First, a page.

As reported by Nature News, scientists in Japan now have official permission to treat people with heart disease with stem cells. Led by cardiac surgeons at Osaka University, they’ll be used to regenerate damaged muscle, also a common feature post-heart attack.
Stem cells clearly show a lot of promise in the medical realm. Derived from already differentiated cells and then chemically reprogrammed to return to a somewhat primitive state, or acquired in their stem cell state as is, they represent a sort of biological magic: With a little prodding from researchers, they can turn into any type of cell that’s required.
The potential is clear to see, and so far, they’ve been used to see if we can grow organs in a laboratory setting, provide the body with a way of killing off and immunizing itself against cancerous cells, and – as a new case exemplifies – mend the heart.
In this case, induced pluripotent stem cells (IPSCs) will be used; they are derived from skin or blood cells, and have been transmogrified back to their basic, precursor state.
On May 16, the Japanese health ministry gave medical practitioners permission to graft IPSC-generated tissues – each containing 100 million heart-muscle cells – and graft them onto disease-riddled human hearts. Previous work on pigs seem to show that they heal damaged tissue, but not through integration. Instead, they release chemicals that induce growth and regeneration in the damaged cells.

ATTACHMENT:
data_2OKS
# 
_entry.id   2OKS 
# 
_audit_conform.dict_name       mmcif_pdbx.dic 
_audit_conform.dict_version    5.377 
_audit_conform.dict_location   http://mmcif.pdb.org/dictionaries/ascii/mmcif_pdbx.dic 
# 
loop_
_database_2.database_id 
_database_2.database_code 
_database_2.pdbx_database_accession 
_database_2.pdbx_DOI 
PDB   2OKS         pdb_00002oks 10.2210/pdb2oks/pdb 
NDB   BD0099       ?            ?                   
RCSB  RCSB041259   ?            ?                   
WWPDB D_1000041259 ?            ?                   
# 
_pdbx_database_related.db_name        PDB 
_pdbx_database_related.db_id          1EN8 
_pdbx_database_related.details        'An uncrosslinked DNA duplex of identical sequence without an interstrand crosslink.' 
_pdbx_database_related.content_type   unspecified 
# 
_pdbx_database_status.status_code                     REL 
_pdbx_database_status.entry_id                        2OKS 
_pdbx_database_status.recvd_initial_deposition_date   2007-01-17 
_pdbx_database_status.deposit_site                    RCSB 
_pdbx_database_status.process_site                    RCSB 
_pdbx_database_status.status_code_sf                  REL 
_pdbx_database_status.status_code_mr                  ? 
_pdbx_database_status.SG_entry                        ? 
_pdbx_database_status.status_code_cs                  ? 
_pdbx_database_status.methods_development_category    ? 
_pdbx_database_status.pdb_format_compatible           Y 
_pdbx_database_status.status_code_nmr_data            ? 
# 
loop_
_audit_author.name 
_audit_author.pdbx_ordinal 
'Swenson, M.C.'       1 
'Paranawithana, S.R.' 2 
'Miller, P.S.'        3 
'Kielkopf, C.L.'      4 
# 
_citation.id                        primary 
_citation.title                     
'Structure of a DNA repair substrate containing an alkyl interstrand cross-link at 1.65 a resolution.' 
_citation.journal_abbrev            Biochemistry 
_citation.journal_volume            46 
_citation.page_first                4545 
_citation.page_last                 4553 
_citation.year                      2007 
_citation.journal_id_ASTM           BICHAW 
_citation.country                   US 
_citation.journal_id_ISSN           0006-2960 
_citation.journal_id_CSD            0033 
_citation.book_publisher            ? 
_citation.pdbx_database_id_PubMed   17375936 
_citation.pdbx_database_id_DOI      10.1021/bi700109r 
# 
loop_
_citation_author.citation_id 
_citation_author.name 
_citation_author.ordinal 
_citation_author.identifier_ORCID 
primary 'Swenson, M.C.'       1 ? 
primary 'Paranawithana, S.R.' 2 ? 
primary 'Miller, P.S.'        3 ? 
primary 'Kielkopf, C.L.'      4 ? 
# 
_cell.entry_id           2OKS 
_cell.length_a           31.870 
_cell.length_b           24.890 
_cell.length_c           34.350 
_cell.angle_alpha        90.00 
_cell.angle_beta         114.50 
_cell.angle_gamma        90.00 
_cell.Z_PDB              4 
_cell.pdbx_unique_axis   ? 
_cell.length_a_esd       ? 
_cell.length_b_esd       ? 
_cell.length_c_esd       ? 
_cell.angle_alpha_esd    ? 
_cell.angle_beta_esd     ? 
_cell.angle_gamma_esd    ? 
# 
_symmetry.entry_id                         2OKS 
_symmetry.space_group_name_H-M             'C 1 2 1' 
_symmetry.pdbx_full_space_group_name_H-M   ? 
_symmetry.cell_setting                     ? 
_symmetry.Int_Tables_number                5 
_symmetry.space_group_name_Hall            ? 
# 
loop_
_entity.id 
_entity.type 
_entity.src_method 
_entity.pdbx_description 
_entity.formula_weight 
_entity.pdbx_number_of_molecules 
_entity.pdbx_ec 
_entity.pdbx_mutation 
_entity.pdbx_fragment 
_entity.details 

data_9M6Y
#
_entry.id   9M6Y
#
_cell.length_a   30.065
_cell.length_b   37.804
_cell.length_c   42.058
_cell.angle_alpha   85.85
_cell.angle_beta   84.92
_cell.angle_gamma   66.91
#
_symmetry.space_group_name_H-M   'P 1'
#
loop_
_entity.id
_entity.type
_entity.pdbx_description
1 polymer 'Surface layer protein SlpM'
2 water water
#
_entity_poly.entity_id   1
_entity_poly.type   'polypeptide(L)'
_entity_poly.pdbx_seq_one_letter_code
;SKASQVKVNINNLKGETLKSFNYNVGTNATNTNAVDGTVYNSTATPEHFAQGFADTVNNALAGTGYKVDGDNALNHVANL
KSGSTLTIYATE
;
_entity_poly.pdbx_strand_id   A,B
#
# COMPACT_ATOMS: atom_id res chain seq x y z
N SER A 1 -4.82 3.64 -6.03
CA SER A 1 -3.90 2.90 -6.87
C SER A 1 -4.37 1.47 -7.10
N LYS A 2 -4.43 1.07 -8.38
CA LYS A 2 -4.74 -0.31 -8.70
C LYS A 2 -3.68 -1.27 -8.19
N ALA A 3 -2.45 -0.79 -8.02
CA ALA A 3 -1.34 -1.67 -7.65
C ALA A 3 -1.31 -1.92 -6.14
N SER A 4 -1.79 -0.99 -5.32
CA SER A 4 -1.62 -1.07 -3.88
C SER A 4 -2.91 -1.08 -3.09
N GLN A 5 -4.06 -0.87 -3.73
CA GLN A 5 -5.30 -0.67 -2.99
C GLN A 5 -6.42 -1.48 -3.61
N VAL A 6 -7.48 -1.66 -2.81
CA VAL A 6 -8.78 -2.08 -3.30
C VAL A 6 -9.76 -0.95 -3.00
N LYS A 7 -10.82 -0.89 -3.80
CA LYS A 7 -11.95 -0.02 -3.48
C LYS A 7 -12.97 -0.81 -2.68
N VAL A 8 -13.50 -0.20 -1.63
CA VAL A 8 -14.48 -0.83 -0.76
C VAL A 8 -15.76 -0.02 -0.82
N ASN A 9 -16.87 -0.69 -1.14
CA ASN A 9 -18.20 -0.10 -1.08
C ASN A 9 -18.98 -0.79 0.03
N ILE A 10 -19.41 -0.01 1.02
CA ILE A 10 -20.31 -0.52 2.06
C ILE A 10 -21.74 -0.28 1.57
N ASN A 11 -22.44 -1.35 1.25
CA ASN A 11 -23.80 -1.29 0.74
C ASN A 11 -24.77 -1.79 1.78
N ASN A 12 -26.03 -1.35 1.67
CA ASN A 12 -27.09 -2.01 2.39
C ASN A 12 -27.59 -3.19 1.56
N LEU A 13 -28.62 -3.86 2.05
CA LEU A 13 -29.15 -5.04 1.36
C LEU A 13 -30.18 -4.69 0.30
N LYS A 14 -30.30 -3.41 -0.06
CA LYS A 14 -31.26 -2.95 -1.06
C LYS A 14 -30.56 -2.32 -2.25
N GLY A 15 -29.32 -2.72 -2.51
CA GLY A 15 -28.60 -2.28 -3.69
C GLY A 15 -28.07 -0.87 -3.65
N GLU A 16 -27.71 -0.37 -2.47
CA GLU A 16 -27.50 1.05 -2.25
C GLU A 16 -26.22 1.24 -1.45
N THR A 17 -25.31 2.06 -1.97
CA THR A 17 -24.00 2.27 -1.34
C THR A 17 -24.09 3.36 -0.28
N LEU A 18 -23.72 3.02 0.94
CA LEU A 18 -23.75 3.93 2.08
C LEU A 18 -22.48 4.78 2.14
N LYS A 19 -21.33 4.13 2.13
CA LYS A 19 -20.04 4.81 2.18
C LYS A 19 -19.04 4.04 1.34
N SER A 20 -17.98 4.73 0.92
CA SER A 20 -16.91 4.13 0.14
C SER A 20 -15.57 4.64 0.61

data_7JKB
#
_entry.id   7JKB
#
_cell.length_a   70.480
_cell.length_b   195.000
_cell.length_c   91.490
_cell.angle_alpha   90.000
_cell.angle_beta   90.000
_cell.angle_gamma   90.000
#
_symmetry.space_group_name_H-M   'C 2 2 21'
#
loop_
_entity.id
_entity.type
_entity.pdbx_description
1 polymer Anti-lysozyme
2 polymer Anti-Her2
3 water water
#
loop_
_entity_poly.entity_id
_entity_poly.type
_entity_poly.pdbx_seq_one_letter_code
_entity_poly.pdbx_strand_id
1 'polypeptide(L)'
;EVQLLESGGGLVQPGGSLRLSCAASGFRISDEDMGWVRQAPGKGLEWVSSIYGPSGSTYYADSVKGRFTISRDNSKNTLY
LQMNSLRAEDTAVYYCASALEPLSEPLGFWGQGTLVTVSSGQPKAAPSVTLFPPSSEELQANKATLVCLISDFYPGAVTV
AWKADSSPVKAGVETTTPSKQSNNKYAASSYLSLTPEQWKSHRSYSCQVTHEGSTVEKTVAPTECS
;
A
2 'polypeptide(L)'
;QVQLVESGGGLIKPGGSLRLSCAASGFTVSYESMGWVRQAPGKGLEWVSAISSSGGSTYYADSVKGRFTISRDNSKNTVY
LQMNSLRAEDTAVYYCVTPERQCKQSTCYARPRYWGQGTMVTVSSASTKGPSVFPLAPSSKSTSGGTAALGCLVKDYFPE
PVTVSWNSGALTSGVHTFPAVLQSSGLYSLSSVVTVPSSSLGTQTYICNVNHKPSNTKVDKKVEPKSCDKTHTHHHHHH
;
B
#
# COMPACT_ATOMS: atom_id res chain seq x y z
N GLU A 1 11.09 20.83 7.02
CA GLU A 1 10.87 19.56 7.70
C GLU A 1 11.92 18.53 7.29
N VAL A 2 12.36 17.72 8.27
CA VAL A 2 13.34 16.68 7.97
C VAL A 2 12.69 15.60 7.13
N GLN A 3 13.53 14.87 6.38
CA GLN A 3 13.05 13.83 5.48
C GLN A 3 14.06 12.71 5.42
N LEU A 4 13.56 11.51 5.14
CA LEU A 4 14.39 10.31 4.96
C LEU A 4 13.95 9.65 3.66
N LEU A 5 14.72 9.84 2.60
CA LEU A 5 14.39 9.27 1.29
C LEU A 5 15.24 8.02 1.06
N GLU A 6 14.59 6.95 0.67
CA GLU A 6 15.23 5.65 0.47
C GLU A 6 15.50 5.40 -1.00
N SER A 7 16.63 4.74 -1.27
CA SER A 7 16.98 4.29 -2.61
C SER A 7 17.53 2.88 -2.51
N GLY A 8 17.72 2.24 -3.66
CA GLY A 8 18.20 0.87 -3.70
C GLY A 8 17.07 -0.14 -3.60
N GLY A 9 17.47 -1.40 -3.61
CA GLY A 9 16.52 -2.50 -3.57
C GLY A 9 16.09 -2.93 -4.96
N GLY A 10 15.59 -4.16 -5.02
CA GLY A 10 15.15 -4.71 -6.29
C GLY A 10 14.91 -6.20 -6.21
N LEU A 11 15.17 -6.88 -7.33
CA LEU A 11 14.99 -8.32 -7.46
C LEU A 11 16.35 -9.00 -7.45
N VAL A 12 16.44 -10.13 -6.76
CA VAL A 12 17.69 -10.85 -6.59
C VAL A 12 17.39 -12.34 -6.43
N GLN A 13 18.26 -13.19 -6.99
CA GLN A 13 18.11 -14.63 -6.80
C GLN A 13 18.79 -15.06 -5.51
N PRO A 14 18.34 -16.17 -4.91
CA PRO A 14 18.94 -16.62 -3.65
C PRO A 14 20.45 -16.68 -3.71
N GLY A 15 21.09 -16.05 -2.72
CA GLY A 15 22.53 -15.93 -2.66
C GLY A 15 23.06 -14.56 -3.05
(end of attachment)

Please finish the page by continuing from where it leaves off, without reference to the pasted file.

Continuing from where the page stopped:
A 2016 paper, coordinated by Dr Yoshiki Sawa of Osaka University, describes these pig heart tests. It noted that “cardiac function showed significantly more improvement in juvenile than in adult pigs,” which hints that there are some nuances to the procedure whose translation to human hearts may not be entirely clear yet.
These grafts will initially be given to three people, and will represent the second clinical application of IPSCs anywhere in the world. If successful, effective, and safe, the team will apply to begin a larger clinical trial. The ultimate aim is that it will be sold as a commercially available treatment.
Japan has a fast-track system for regenerative medicine as of 2014, so if all goes to plan, it’ll become available sooner rather than later. As noted by Nature News, though, critics worry that this system – designed to save lives before they're lost – may be prone to error through a lack of data.
Japanese research institutions are increasingly looking to stem cells to fix our malfunctioning bodies and save lives. As reported by The Japan Times, scientists from Kyoto University recently used similarly reprogrammed stem cells to restore function to brain cells in monkeys, which hints at their potential for fighting Parkinson’s.
Another Japanese example, however, reminds us that we’re a while away from perfecting the craft: A clinical trial in humans to reverse blindness using stem cells had to be stopped in 2015 due to a risk of tumor development. In pretty much all cases, we’re still taking our first few baby steps with stem cells.
Thankfully, other countries are doubling-down on their stem cell research too. The latest example comes courtesy of the University of California San Francisco (UCSF), which involved an experimental procedure involving an in utero, bone marrow-derived stem cell transplant for a critically ill second-trimester fetus.
This rescued her from a lethal form of thalassemia, a genetic blood disorder that was causing her heart to swell and her partly developed form from getting enough oxygen. Her condition may or may not be cured, but considering how fetuses with heart conditions are often resigned to die in the womb, this is incredible stuff.